- Blackstone's Byron Wien said Friday the coronavirus outbreak will lower global growth for the year.
- "We're in a maximum level of uncertainty," Wien said on CNBC's "Squawk Alley."
- But he stressed that any suggestion that the outbreak will cause recession is "too extreme" at this point.
Blackstone's Byron Wien told CNBC on Friday the coronavirus threatened to dent global growth and drive down stocks but likely wouldn't cause a recession.
On "Squawk Alley," Wien said there are still a lot of unknowns about how the coronavirus will play out and the uncertainty is causing markets to sink. The Dow Jones Industrial Average was down around 500 points midday on Friday.
"Right now, people are very confused about what the outcome of the virus is going to be, what the industrial and market response is going to be," said Wien, vice chairman of Blackstone's private wealth solutions group.
"We're in a maximum level of uncertainty," he added. "Markets never respond well to that."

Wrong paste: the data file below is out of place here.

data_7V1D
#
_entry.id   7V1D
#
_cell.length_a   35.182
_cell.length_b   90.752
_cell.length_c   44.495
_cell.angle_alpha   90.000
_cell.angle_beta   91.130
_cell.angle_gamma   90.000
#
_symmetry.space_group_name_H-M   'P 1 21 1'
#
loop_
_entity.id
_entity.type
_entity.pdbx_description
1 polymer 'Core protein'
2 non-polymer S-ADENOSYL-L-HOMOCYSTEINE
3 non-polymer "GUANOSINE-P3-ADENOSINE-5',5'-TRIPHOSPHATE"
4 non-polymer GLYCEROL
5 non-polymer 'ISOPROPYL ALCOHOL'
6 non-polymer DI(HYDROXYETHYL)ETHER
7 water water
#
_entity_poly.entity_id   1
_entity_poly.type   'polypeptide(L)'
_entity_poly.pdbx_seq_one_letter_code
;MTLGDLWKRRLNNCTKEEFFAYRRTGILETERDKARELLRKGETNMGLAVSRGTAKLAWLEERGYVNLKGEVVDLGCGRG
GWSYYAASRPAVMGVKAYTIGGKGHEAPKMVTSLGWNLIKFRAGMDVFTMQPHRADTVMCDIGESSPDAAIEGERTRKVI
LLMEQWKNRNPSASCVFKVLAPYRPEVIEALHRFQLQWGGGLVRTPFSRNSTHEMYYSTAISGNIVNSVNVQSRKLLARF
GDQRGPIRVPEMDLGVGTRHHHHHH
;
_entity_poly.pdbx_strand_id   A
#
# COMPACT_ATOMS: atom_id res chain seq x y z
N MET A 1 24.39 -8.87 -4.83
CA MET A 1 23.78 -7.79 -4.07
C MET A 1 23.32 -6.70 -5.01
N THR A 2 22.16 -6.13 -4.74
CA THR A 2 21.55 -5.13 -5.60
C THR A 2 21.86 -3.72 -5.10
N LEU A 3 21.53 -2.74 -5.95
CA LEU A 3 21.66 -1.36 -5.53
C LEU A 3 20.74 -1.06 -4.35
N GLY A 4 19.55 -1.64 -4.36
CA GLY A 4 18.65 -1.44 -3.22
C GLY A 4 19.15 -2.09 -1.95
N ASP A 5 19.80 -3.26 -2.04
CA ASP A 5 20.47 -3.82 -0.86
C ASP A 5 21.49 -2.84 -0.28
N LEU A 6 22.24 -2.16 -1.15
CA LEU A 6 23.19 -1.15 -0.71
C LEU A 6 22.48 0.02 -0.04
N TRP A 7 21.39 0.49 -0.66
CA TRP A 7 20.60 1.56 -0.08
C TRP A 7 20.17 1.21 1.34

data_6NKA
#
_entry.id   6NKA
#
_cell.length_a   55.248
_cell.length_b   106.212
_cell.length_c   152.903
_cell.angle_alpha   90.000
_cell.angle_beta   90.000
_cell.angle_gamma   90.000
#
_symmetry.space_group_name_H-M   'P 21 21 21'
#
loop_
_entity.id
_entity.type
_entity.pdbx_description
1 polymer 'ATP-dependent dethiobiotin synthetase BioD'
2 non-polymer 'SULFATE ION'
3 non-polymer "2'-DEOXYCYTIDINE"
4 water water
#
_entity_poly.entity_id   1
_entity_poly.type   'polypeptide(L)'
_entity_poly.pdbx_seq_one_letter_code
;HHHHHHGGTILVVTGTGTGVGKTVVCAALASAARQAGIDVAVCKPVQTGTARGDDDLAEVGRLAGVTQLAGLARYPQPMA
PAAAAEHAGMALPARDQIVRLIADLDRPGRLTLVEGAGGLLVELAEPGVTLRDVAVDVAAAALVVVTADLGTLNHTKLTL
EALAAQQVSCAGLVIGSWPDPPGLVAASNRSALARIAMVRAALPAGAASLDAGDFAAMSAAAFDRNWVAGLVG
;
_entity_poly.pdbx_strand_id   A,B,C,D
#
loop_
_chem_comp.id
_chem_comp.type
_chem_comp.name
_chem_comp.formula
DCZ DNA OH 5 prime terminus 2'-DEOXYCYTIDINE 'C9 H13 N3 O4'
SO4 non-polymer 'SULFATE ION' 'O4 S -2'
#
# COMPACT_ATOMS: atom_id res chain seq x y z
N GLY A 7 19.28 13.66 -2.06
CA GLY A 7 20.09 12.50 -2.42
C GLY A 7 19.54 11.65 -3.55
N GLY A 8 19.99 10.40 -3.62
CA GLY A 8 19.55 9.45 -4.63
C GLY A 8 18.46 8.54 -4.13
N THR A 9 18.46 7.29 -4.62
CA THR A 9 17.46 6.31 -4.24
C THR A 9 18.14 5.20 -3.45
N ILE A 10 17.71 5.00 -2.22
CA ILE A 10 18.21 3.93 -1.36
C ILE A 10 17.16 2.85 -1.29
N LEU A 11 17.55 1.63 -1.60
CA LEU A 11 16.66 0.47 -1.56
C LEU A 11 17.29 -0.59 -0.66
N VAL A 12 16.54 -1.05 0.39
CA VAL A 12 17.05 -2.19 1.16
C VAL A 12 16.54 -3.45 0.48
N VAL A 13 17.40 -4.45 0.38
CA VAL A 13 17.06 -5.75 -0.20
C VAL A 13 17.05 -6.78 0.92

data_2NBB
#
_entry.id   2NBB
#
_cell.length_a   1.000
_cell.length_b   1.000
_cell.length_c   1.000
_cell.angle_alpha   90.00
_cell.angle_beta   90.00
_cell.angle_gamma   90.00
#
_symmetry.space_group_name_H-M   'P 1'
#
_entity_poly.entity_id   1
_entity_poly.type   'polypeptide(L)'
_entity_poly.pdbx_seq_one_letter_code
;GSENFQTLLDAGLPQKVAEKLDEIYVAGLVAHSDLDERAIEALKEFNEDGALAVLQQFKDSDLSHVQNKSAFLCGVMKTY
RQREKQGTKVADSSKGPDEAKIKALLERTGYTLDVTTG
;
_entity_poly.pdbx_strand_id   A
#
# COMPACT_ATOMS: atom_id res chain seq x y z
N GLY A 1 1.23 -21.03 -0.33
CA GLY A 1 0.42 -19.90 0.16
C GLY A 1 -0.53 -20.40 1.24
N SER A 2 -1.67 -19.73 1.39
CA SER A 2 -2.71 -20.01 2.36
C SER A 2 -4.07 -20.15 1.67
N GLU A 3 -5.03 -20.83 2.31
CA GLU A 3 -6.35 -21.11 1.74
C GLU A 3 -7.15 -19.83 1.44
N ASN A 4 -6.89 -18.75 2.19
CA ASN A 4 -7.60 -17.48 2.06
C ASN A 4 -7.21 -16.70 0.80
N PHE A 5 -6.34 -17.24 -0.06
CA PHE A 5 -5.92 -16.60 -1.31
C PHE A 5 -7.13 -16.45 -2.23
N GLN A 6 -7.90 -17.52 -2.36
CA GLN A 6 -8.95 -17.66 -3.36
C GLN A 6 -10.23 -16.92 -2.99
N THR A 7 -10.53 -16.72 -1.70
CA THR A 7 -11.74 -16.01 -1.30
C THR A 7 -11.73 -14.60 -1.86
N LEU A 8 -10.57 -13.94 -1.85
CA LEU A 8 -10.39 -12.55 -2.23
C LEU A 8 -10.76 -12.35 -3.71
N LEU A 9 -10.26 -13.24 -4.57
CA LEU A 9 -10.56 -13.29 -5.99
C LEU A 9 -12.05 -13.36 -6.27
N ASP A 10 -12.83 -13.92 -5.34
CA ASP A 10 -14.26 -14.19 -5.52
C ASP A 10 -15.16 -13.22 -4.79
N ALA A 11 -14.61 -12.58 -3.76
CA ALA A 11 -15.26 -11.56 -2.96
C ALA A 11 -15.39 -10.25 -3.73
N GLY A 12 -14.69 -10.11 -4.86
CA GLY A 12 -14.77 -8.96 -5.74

The outbreak will hurt global growth, Wien said, specifically in China, where it is the most widespread. However, Wien said he still expects growth to be positive for the year.
"Global growth right now is projected to be greater than 3%. If this continues, and maybe even if it only continues for another month, you could knock that down below 3[%]," Wien said.
But he stressed that any suggestion that the outbreak will cause recession is "too extreme" at this point.
Long before Friday's sell-off, Wien predicted several market pullbacks throughout the year, as one of the surprises on his annual "Ten Surprises for 2020" list, which he puts out at the beginning of January.
Wien told CNBC on Friday, the final day of a volatile month, that the pullback was natural and that stocks would still do well for the year if the coronavirus outbreak were to be contained.
"It always seems as if it goes to an extreme," Wien said. "I think the market was overbought. It was due for a correction. A correction is healthy."
Wien has said previously that he thought economic growth in the U.S. would fall short of estimates in 2020, leading the Federal Reserve to cut interest rates.
The longtime strategist said Friday he does not expect a recession, but the "out of the blue" coronavirus does raise some doubts about that prediction.
"That's still my forecast, but I'm getting a little shaky about it — or would get shaky about it if coronavirus extends and spreads more than three months from now," he said.